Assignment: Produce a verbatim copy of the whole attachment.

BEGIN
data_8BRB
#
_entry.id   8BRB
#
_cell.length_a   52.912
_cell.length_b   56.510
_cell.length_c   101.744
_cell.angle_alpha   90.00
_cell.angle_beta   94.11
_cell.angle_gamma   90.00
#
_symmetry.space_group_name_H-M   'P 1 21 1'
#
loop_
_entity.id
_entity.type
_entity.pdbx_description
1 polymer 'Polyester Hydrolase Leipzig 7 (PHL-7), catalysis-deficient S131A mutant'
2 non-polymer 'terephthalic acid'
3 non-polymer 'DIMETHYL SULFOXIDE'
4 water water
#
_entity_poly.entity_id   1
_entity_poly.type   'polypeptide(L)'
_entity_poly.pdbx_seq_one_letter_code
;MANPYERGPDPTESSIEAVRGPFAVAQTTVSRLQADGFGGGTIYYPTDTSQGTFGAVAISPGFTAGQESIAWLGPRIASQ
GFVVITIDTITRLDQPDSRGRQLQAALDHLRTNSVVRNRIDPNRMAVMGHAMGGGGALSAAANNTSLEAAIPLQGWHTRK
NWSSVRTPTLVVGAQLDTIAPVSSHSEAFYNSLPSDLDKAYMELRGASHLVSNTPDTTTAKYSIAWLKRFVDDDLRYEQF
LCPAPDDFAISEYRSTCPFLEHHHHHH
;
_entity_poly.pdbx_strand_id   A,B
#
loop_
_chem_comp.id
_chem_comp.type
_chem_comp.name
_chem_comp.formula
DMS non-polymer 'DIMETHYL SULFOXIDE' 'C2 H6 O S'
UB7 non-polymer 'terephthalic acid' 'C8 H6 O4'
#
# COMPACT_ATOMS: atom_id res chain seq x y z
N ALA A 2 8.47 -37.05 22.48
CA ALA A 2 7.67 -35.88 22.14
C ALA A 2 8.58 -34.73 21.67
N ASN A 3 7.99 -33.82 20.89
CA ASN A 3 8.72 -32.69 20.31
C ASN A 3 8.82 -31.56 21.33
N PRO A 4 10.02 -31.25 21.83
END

data_8BRB
#
_entry.id   8BRB
#
_cell.length_a   52.912
_cell.length_b   56.510
_cell.length_c   101.744
_cell.angle_alpha   90.00
_cell.angle_beta   94.11
_cell.angle_gamma   90.00
#
_symmetry.space_group_name_H-M   'P 1 21 1'
#
loop_
_entity.id
_entity.type
_entity.pdbx_description
1 polymer 'Polyester Hydrolase Leipzig 7 (PHL-7), catalysis-deficient S131A mutant'
2 non-polymer 'terephthalic acid'
3 non-polymer 'DIMETHYL SULFOXIDE'
4 water water
#
_entity_poly.entity_id   1
_entity_poly.type   'polypeptide(L)'
_entity_poly.pdbx_seq_one_letter_code
;MANPYERGPDPTESSIEAVRGPFAVAQTTVSRLQADGFGGGTIYYPTDTSQGTFGAVAISPGFTAGQESIAWLGPRIASQ
GFVVITIDTITRLDQPDSRGRQLQAALDHLRTNSVVRNRIDPNRMAVMGHAMGGGGALSAAANNTSLEAAIPLQGWHTRK
NWSSVRTPTLVVGAQLDTIAPVSSHSEAFYNSLPSDLDKAYMELRGASHLVSNTPDTTTAKYSIAWLKRFVDDDLRYEQF
LCPAPDDFAISEYRSTCPFLEHHHHHH
;
_entity_poly.pdbx_strand_id   A,B
#
loop_
_chem_comp.id
_chem_comp.type
_chem_comp.name
_chem_comp.formula
DMS non-polymer 'DIMETHYL SULFOXIDE' 'C2 H6 O S'
UB7 non-polymer 'terephthalic acid' 'C8 H6 O4'
#
# COMPACT_ATOMS: atom_id res chain seq x y z
N ALA A 2 8.47 -37.05 22.48
CA ALA A 2 7.67 -35.88 22.14
C ALA A 2 8.58 -34.73 21.67
N ASN A 3 7.99 -33.82 20.89
CA ASN A 3 8.72 -32.69 20.31
C ASN A 3 8.82 -31.56 21.33
N PRO A 4 10.02 -31.25 21.83